“Please treat the church and houses with care; we have given up our homes where many of us lived for generations to help win the war to keep men free. We shall return one day and thank you for treating the village kindly.”
So reads the heart-wrenching note pinned to the Tyneford Church door by villagers on Christmas Eve, 1941. In The House at Tyneford, NatashaSolomons has crafted a perfect novel by imagining the stories of a “ghost village” requisitioned by the War Office.
With touches of Downton Abbey and The Guernsey Literary and Potato Peel Society, The House at Tyneford (Plume/Penguin) is both tragic and hopeful, an intricately woven love story set on the coast of WWII England.
A Jewish nineteen-year-old, Elise lives in a large Viennese apartment amongst maids and furs and music with her mother, a famous singer, and father, a renowned author. As the years preceding the war continue, little by little the maids disappear, the once-grand apartment becomes worn and the family is faced with harsh decisions. Forced to leave for England to work as a house parlour maid while her parents, older sister and husband use the only four visas to America, her father sends her off to keep safe his latest novel, stuffed inside a viola Elise hasn’t played in years.
As an outsider to Tyneford, Elise is alone and haunted by her memories of her parents and sister. On her first night, she sneaks into the back garden where she rinses her face and hair under a water pump. When she meets Christopher Rivers, the head of the manor house, she bumps her head and he brushes away her wet hair from her forehead to see if she’s bleeding.
Later she thinks, “I can’t be certain that the moon was full, but if it wasn’t it ought to have been. Whenever I think back to that night, I see a white lantern of a moon hanging over the stable yard, the wind shivering in the marram grass. As in a dream, I am both the girl in the scene and some other self, watching her. I see Mr. Rivers sliding back the girl’s hair, and I feel the warmth of his fingers on my forehead. I watch that other Elise cross the yard and slip into the dark house.”
Elise’s long hair is “undignified and unsightly in a dining room,” says the head of staff and butler, and she is forced to cut off her long braid. With it goes a little more of her pride. Over the next few days, as she learns English and the exhausting duties that painfully stretch in front of her, Mr. Rivers shares his collection of her father’s novels, much to the chagrin of the other household staff. Finding spare free time, she steals away to the beach where she unleashes into the wind a tirade of newly learned profanity. It is then she meets the handsome, disheveled Kit, Christopher Rivers’ son returning from Cambridge. Soon they become friends, sharing a passion for literature and frivolity.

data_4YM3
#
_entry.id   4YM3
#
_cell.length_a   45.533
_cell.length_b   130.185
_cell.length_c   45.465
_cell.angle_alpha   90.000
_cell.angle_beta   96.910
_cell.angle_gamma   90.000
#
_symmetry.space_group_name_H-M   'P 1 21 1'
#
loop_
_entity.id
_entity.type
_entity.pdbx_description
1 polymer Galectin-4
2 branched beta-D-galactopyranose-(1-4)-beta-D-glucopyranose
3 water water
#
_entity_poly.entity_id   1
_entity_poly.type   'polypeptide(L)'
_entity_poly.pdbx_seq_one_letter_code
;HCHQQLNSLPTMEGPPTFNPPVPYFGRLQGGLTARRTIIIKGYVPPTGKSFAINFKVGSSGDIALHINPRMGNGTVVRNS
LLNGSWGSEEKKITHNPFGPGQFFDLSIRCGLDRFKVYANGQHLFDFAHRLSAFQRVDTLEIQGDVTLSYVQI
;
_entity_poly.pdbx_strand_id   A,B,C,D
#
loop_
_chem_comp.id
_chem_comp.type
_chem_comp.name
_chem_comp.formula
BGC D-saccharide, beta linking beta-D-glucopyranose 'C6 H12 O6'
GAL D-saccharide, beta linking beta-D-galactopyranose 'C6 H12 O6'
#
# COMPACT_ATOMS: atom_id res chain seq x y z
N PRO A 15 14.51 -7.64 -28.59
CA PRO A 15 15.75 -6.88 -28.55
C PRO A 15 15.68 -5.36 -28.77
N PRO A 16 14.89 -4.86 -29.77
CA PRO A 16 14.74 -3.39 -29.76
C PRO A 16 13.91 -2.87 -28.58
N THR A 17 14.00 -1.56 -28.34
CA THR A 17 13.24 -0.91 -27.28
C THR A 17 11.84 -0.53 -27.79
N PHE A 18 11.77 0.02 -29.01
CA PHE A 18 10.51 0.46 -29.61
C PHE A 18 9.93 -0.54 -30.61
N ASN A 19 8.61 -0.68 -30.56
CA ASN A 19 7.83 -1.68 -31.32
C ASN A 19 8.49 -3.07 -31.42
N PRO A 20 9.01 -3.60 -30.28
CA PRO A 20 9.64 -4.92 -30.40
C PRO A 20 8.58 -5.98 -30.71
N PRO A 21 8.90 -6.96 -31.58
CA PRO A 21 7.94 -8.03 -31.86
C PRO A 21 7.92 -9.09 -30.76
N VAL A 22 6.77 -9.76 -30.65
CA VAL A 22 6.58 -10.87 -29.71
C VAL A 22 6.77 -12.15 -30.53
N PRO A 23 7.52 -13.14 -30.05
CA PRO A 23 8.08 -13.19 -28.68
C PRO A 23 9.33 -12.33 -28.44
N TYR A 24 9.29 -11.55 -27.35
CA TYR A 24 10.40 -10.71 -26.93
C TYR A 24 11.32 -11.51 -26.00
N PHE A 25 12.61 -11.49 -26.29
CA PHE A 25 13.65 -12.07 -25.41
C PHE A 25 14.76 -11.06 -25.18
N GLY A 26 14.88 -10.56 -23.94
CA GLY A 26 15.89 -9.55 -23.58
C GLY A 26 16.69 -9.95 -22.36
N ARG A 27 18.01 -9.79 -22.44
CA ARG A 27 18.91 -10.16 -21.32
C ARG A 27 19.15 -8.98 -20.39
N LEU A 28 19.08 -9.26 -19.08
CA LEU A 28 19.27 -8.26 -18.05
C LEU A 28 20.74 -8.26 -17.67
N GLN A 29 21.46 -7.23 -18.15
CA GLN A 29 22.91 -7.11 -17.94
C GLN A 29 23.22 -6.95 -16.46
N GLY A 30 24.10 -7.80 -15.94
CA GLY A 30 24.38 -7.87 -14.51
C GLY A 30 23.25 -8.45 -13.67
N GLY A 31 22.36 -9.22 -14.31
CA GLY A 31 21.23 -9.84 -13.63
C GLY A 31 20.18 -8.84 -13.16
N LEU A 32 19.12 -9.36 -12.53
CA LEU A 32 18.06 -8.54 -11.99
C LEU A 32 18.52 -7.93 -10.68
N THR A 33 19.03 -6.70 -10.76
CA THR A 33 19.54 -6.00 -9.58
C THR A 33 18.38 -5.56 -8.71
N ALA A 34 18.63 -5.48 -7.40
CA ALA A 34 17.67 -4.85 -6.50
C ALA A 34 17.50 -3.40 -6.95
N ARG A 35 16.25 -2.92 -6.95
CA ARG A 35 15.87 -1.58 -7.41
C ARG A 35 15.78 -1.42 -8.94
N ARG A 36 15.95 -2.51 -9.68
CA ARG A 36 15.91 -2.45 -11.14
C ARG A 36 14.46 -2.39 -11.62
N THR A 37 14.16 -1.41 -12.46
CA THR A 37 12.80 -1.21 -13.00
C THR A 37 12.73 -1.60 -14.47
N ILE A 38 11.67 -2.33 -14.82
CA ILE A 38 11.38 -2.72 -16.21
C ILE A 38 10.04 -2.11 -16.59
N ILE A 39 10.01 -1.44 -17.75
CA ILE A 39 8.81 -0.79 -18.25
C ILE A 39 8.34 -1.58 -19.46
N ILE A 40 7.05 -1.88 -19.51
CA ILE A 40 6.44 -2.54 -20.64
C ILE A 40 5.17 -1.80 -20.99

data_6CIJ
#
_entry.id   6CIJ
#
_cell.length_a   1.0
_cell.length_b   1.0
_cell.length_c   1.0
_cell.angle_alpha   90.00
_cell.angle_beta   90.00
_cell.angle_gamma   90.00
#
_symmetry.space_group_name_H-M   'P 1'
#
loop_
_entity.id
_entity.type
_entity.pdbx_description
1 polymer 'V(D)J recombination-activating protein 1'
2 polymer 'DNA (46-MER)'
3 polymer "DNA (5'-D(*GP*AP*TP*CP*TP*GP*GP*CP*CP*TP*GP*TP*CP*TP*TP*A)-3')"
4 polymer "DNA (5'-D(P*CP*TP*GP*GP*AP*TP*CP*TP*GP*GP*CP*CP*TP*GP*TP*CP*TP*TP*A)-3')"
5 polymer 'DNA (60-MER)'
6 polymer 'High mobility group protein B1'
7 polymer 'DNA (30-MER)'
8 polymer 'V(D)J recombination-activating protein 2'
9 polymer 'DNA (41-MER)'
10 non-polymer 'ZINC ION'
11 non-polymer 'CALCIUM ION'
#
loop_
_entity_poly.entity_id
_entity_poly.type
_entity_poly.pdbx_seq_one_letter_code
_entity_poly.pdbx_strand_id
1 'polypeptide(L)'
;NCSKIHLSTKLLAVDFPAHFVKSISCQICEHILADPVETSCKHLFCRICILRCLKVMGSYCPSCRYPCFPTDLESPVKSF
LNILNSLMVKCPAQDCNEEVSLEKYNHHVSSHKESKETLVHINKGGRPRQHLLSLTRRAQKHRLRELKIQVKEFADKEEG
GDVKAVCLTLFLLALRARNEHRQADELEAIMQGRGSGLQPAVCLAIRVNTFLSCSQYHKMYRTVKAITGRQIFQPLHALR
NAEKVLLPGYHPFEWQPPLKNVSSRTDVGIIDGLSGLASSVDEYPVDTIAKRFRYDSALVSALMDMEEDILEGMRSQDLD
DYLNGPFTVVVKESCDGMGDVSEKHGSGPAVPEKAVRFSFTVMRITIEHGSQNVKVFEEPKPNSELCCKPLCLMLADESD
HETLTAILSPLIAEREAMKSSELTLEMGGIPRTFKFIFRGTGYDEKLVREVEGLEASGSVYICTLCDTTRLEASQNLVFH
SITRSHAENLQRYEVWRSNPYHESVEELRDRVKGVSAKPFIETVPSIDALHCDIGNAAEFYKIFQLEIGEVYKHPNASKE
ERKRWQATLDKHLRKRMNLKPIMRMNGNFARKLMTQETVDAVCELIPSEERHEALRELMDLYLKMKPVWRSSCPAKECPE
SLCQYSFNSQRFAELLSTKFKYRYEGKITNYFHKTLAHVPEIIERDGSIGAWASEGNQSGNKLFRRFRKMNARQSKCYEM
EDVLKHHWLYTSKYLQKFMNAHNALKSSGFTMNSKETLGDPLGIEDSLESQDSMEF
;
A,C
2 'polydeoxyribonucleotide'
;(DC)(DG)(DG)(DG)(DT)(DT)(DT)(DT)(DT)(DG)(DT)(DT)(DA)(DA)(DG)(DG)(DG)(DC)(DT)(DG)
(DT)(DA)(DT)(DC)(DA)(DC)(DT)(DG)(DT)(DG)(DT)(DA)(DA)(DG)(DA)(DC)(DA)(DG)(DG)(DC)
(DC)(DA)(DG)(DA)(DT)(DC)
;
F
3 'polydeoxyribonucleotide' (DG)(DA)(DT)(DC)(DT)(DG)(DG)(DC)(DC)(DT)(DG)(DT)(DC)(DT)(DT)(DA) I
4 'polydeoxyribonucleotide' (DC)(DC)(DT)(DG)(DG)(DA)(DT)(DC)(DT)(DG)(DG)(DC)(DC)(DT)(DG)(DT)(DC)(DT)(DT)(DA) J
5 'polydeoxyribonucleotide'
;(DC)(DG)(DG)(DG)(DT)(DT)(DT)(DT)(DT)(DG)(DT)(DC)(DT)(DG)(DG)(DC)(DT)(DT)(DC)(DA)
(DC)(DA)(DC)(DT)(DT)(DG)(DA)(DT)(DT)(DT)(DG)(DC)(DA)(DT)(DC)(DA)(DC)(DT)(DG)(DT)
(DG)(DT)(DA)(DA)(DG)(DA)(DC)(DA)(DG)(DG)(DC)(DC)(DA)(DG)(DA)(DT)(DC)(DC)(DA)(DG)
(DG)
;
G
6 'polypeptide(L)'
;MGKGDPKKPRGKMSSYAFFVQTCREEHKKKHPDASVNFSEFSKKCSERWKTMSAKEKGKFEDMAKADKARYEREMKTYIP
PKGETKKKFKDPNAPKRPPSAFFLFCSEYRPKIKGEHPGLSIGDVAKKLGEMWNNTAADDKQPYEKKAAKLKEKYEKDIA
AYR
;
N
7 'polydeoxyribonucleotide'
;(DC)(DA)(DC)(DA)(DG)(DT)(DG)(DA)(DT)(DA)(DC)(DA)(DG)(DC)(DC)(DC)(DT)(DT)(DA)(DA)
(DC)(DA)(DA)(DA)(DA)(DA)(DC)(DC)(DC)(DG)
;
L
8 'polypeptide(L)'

Elise learns this manor house is not like others, the normal rules seem to bend and twist as the war comes closer to England. She is swept away by her love of Kit, but soon he must leave to join the fight.
With Natasha Solomons’ exquisite prose, we are transported to the aging manor house, the windswept seaside and a bombed countryside. She has created an intelligent, heartbreaking plot with well-drawn characters fighting for hope in the midst of a country in despair.
To me, the novel hidden in the viola serves not only as a reminder of her father, but also represents the elusive, unreachable reunion with her family. I finished through a cloud of bittersweet tears and ached to read more, wanting to read from the start once more, knowing I would never again read with surprise those last magical pages.
I’m fascinated with WWII-era dramas and The House at Tyneford is about as perfect as they come. I am now reading Mr. Rosenblum Dreams in English, Solomons’ first novel, and eagerly await her next, which I understand she is finishing as I write this…